Next: , Previous: , Up: Commands   [Contents][Index]

4.6 Shell Commands

The symbol ‘%’ is used in Ex shell commands to mean current file. If you want a ‘%’ in your command, it must be escaped as ‘\%’. However if ‘%’ is the first character, it stands as the address for the whole file. Similarly, ‘#’ expands to the previous file. The previous file is the first file in :args listing. This defaults to the previous file in the VI sense if you have one window.

Symbols ‘%’ and ‘#’ are also used in the Ex commands :e and :r <shell-cmd>. The commands :w and the regular :r <file> command don’t support these meta symbols, because file history is a better mechanism.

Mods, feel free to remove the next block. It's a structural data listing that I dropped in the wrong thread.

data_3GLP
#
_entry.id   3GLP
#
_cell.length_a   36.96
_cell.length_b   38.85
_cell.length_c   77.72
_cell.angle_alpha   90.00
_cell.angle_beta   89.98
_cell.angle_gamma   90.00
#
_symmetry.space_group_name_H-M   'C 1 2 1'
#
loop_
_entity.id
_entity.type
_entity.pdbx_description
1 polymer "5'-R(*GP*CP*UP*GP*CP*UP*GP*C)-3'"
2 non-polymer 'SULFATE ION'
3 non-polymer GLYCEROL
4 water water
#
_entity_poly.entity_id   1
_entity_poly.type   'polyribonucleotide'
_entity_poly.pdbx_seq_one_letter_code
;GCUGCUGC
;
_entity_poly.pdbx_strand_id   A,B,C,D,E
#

:sh

Execute a subshell in another window

:[x,y]!<cmd>

Execute a shell <cmd> [on lines x through y; % is replace by current file, \% is changed to %

:[x,y]!! [<args>]

Repeat last shell command [and append <args>].

:!<cmd>

Just execute command and display result in a buffer.

:!! <args>

Repeat last shell command and append <args>

<count> !<move><cmd>

The shell executes <cmd>, with standard input the lines described by <count><move>, next the standard output replaces those lines (think of ‘cb’, ‘sort’, ‘nroff’, etc.).

<count> !!<cmd>

Give <count> lines as standard input to the shell <cmd>, next let the standard output replace those lines.

:[x,y] w !<cmd>

Let lines x to y be standard input for <cmd> (notice the <sp> between w and !).

:<address>r !<cmd>

Put the output of <cmd> after the line <address> (default current).

:<address>r <name>

Read the file <name> into the buffer after the line <address> (default current).

:make

Run the make command in the current directory.

Next: , Previous: , Up: Commands   [Contents][Index]